Photo by Chelsea Rowe

Ring my 'Bells'

Friday, July 12, 2002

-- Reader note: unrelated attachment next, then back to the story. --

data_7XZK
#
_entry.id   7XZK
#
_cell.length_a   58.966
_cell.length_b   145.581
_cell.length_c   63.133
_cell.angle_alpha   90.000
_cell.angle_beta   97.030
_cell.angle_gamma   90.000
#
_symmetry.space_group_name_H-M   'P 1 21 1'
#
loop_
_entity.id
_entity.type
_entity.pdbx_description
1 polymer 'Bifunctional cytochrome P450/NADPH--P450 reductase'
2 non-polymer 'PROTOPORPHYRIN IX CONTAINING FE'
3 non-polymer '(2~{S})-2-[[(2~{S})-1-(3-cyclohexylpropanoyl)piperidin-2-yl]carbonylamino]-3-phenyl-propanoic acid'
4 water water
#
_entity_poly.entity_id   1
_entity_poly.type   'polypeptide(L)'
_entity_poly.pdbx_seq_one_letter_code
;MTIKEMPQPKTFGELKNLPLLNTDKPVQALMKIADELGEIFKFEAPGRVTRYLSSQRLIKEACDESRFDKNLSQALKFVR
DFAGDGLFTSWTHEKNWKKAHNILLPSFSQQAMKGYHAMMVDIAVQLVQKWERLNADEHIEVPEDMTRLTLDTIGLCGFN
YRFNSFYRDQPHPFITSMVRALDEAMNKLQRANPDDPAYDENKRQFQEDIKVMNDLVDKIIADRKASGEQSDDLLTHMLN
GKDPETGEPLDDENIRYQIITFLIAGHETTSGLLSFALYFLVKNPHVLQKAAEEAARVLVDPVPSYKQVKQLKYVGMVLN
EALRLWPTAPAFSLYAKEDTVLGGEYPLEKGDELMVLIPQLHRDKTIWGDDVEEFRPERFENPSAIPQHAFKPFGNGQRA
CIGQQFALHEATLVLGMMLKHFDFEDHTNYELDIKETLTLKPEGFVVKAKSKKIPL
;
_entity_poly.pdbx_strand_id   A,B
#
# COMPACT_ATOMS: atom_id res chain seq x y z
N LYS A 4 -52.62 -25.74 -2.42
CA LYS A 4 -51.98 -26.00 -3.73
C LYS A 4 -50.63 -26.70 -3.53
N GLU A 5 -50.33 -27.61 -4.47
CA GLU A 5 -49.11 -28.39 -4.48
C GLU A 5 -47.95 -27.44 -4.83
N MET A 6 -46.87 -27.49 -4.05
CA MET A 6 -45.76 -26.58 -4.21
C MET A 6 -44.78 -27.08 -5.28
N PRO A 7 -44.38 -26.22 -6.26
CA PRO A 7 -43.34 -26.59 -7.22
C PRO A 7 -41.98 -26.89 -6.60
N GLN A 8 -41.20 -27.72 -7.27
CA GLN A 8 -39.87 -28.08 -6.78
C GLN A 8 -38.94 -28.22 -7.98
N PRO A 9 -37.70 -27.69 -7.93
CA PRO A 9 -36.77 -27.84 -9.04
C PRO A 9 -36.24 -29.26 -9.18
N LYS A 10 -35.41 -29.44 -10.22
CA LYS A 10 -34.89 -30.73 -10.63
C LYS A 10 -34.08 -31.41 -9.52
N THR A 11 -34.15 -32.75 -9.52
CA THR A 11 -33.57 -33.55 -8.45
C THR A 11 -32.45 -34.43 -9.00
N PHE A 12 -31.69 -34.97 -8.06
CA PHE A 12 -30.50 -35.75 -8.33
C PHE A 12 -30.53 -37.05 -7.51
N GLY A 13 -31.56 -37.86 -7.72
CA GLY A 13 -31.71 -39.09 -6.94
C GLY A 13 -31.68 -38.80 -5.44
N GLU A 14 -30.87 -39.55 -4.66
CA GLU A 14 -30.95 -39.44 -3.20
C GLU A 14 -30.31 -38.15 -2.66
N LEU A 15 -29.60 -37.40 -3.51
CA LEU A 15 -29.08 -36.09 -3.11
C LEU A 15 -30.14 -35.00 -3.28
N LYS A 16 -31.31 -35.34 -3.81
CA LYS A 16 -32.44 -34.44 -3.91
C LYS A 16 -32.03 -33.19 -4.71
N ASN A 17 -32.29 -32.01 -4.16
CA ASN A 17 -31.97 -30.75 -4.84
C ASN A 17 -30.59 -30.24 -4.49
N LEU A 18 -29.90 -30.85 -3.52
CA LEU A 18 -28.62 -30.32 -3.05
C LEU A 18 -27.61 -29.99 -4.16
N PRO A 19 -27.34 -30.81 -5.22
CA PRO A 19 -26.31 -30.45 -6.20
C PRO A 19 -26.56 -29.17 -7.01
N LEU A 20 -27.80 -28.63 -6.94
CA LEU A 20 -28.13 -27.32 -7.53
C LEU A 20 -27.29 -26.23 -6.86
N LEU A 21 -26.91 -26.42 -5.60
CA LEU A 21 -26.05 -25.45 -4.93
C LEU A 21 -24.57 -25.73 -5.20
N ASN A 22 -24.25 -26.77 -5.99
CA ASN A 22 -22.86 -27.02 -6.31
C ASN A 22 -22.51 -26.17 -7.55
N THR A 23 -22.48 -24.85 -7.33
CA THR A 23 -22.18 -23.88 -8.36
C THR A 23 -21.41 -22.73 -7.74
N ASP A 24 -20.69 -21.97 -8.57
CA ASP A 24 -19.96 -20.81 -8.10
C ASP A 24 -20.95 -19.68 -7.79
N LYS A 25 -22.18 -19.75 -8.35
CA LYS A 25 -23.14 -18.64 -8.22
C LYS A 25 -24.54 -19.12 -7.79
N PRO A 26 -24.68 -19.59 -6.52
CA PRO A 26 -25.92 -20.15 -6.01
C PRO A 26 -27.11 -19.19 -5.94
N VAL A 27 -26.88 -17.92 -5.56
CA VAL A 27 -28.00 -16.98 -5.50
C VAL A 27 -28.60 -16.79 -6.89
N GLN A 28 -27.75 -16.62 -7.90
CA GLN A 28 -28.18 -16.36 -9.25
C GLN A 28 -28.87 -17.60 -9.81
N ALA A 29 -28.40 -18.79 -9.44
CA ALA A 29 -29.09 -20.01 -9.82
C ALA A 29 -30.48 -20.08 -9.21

Rachel Howard, Examiner Dance Critic San Francisco Examiner Eight exceptionally quick-witted dancers from the Bay Area and abroad presented the choreographic equivalent of "Who's Line Is It Anyway?" Monday, and the results proved as thought-provoking as they were uproarious. It's not every night in contemporary dance that you get to see Butoh dancer Ledoh, clad in sumo-style diaper and customary white body paint, transform himself into a raring bull and charge at a gamely La Tania, the fiery flamenco soloist from Willits. Their by turns absurdist and oddly touching final confrontation was only one among a steady 90-minute stream of unexpected moments in "14 Bells," an all-star improv kick-off to Summerfest/Dance, the annual anthology presenting three weekends of Bay Area-based choreography at the Cowell Theater. Former Dutch National Ballet soloist Kevin Cregan grabbed the largest of those eponymous bells, piled stage right in Matthew De Gumbia's beautifully lit idea lab of a set, and tied it in front of his groin, slinging it side to side in deep plie. "This is the sound of dancing," Circo Zero founder Keith Hennessey whispered as Ledoh, a wide-eyed roaming Shaman, rang the smallest bell in eerily slow cadence. "This is the sound of toe shoes," he continued, as Ballet Frankfurt dancer Amy Raymond pattered across the stage, tracing slinky Forsythian patterns with her arms and hips. "This is the sound of pain," he hissed, as Motion Lab's Kathleen Hermesdorf mockingly rose onto the tips of her bare feet. Ledoh and the bird-like Hermesdorf more than carried their weight in this wild exchange of thought in motion: When Darren Johnston, one of four excellent live musicians, began a series of ungainly blats on his trumpet, Hermesdorf followed the lead with outrageous literalism and obsessively began blowing, too. The performance really was that spontaneous. Even the lighting would sometimes instigate the dance by defining a space to which the dancers could react; it also reacted to the dancing by flashing a red spotlight on a promising new development. At pone point, KUNST-STOFF's Yannis Adonious waded his way into the audience to set up for the next ioke, then abortively shoved his way back out gain to join the fresh round of chaos erupting onstage -- meanwhile, tearing off his shirt in split-second one-upmanship as he streaked past a bare-chested Hennessey. Every performer contributed a particular spirit to the motley mix, but Adoniou deserves utmost credit, not only for conceiving and curating "14 Bells." Adoniou, a promising but still developing choreographer, is a precociously first-rate producer. Every presentaion his company KUNST-STOFF touches -- like the BAP Arts gala three months back, and the new "ArtRisk" serious introduced last month -- attracts a large, young, and engaged audience. The performance often are uneven, but always intriguing. With more than 25 choreographers on the lineup, Summerfest has long been nothing if not, uneven. I have to admit I've had moments of dreading all the slogging through in years' past. But discovery is a state of mind, and Adoniou's risky "14 Bells" brought that excitement back to Summerfest, just as KUNST-STOFF has brought it back to the dance scene at large.